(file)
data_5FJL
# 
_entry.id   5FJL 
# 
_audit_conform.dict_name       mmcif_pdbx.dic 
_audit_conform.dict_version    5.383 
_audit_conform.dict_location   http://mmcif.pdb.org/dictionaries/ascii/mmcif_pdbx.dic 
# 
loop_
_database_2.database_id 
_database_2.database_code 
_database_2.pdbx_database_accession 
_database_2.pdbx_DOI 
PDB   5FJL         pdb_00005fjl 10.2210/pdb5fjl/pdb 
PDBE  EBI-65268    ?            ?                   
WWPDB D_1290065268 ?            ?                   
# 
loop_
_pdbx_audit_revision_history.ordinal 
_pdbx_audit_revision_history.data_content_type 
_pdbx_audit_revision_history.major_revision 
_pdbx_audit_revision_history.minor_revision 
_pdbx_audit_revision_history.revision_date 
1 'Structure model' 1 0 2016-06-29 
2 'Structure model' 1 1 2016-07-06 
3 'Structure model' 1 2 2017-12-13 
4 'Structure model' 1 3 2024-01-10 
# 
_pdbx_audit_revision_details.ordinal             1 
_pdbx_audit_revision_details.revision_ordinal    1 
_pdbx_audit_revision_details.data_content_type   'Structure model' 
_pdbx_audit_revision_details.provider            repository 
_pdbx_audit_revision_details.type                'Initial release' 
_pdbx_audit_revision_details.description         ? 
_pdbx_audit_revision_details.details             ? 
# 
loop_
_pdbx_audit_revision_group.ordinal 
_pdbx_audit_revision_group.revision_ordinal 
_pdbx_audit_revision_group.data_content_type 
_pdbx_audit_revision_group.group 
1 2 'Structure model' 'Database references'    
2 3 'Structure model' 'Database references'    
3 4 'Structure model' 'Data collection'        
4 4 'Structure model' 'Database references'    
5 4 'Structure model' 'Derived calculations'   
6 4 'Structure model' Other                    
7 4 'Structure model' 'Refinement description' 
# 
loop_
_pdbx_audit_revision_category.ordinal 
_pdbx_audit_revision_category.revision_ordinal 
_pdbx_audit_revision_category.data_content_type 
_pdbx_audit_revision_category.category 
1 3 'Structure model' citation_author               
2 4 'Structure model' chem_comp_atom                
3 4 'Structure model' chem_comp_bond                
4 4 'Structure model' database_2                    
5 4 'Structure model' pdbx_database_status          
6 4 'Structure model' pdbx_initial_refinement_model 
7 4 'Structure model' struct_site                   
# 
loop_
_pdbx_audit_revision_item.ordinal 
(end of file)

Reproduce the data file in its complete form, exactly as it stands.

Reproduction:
data_5FJL
# 
_entry.id   5FJL 
# 
_audit_conform.dict_name       mmcif_pdbx.dic 
_audit_conform.dict_version    5.383 
_audit_conform.dict_location   http://mmcif.pdb.org/dictionaries/ascii/mmcif_pdbx.dic 
# 
loop_
_database_2.database_id 
_database_2.database_code 
_database_2.pdbx_database_accession 
_database_2.pdbx_DOI 
PDB   5FJL         pdb_00005fjl 10.2210/pdb5fjl/pdb 
PDBE  EBI-65268    ?            ?                   
WWPDB D_1290065268 ?            ?                   
# 
loop_
_pdbx_audit_revision_history.ordinal 
_pdbx_audit_revision_history.data_content_type 
_pdbx_audit_revision_history.major_revision 
_pdbx_audit_revision_history.minor_revision 
_pdbx_audit_revision_history.revision_date 
1 'Structure model' 1 0 2016-06-29 
2 'Structure model' 1 1 2016-07-06 
3 'Structure model' 1 2 2017-12-13 
4 'Structure model' 1 3 2024-01-10 
# 
_pdbx_audit_revision_details.ordinal             1 
_pdbx_audit_revision_details.revision_ordinal    1 
_pdbx_audit_revision_details.data_content_type   'Structure model' 
_pdbx_audit_revision_details.provider            repository 
_pdbx_audit_revision_details.type                'Initial release' 
_pdbx_audit_revision_details.description         ? 
_pdbx_audit_revision_details.details             ? 
# 
loop_
_pdbx_audit_revision_group.ordinal 
_pdbx_audit_revision_group.revision_ordinal 
_pdbx_audit_revision_group.data_content_type 
_pdbx_audit_revision_group.group 
1 2 'Structure model' 'Database references'    
2 3 'Structure model' 'Database references'    
3 4 'Structure model' 'Data collection'        
4 4 'Structure model' 'Database references'    
5 4 'Structure model' 'Derived calculations'   
6 4 'Structure model' Other                    
7 4 'Structure model' 'Refinement description' 
# 
loop_
_pdbx_audit_revision_category.ordinal 
_pdbx_audit_revision_category.revision_ordinal 
_pdbx_audit_revision_category.data_content_type 
_pdbx_audit_revision_category.category 
1 3 'Structure model' citation_author               
2 4 'Structure model' chem_comp_atom                
3 4 'Structure model' chem_comp_bond                
4 4 'Structure model' database_2                    
5 4 'Structure model' pdbx_database_status          
6 4 'Structure model' pdbx_initial_refinement_model 
7 4 'Structure model' struct_site                   
# 
loop_
_pdbx_audit_revision_item.ordinal 